Both tubular and flat knitting is also done on circular needles, today consisting of two pointed needles joined together by a flexible wire or length of nylon. Some manufacturers sell the two needles and the joining length of nylon separately. Different authorities, however, disagree on whether the needles should be thought of as a single needle or pair. Mary Thomas (1938) and June Hemmons Hiatt (1988) both imply that a circular needle (note the singular) consists of a pair needles (note the plural). Richard Rutt (2003), however, calls a circular needle (note the singular) a double-pointed needle (singular again), and so considers it a single needle. In any case, the two ends are used exactly like two needles, in the sense that the knitter holds one in each hand and knits as if having two. The advantages of using circular needles are that the weight of the fabric is more evenly distributed and therefore, less taxing on the arms and wrists of the knitter, and also that there is more maneuverability of the fabric and needles without fear of the stitches falling off the needles, an occasional occurrence when using double-pointed needles. A technique that has become popular for knitting tubes is using two circular needles, instead of four or five double-pointed needles. This technique has been evolved further, and now, many people knit two socks, sleeves, or matching items at the same time on circular needles. It is said that this technique helps alleviate difficulties when duplicating the second of a matching pair of items. Cable needles are used in conjunction with straight and circular needles to create cables.

Needle materials

In addition to common wood and metal needles, antique knitting needles were sometimes made from tortoiseshell, ivory and walrus tusks; these materials are now banned due to their impact on endangered species, and needles made from them are virtually impossible to find.

Modern knitting needles are made of bamboo, aluminum, steel, wood, plastic, glass and casein.

Needle storage
Knitting needle case for straight needles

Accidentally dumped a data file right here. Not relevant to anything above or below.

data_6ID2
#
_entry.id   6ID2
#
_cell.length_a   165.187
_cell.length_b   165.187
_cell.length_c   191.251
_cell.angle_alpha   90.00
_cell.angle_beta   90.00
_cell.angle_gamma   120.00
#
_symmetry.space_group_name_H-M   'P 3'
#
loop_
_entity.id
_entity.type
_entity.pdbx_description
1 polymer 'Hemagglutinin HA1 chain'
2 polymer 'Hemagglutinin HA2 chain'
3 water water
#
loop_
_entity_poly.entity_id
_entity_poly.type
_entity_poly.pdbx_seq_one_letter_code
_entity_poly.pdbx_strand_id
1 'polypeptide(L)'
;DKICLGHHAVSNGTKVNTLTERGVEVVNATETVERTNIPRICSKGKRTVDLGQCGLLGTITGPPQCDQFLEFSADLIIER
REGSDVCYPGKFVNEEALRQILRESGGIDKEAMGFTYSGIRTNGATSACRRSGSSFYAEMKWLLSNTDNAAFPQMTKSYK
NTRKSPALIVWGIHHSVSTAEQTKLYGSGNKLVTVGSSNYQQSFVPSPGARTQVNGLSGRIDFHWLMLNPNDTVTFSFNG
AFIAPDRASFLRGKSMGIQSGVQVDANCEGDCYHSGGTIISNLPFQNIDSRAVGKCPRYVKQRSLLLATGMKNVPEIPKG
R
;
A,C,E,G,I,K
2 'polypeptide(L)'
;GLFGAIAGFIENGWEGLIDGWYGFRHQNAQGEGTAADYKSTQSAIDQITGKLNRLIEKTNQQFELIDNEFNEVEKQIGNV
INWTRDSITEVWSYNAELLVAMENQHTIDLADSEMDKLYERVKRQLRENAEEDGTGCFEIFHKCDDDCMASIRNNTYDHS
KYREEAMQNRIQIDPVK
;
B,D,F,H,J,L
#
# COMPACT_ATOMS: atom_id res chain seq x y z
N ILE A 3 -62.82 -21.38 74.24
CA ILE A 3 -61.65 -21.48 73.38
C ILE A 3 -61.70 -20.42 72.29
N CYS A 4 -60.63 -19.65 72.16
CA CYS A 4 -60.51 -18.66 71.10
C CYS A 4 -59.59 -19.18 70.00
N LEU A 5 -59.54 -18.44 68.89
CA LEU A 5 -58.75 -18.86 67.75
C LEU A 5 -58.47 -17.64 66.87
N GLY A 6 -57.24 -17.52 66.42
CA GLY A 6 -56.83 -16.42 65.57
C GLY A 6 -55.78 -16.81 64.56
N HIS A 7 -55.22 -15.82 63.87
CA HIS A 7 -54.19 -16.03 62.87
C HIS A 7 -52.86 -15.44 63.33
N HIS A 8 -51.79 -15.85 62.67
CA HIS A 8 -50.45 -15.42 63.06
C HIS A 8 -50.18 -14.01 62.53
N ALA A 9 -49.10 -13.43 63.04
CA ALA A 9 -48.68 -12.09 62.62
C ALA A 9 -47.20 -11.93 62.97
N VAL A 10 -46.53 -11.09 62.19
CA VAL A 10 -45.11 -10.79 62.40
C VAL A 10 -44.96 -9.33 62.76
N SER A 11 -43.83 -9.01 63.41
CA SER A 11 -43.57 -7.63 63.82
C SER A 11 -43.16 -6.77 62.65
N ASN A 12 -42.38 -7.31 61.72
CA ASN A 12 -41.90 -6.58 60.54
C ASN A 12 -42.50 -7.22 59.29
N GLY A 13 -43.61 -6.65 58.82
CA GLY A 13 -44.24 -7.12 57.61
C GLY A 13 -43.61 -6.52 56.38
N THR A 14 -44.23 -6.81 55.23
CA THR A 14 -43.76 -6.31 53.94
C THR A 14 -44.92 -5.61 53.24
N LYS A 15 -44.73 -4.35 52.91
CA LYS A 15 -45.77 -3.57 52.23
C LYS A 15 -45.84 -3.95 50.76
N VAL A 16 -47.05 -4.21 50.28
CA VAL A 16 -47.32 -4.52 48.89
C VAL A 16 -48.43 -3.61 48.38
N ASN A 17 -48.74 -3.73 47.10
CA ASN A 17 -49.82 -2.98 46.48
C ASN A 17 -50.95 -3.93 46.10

Knitting needle case for straight needles

A tall, cylindrical container with padding on the bottom to keep the points sharp can store straight needles neatly. Fabric or plastic cases similar to cosmetic bags or a chef's knife bag allow straight needles to be stored together but separate, rolled up to maximize space. Circular needles can also be stored this way but are better kept dangling on a hanger device so the cables do not get wound up. If nylon or plastic circular needles are coiled tightly when in storage, it may be necessary to soak them in hot water for a few minutes to get them to uncoil and relax for ease of use.

Needle gauge

A needle gauge makes it possible to determine the size of a knitting needle. Some may also be used to gauge the size of crochet hooks. Most needles come with the size written on the them, but with use and time, the label often wears off, and many needles (like double-pointed needles) tend not to be labeled.

Needle gauges can be made of any material, but are often made of metal and plastic. They tend to be about 3 by 5 inches. There are holes of various sizes through which the needles are passed to determine which hole they fit best, and often a ruler along the edge for determining the gauge of a sample.

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Last Updated on Sunday, 28 June 2009 12:55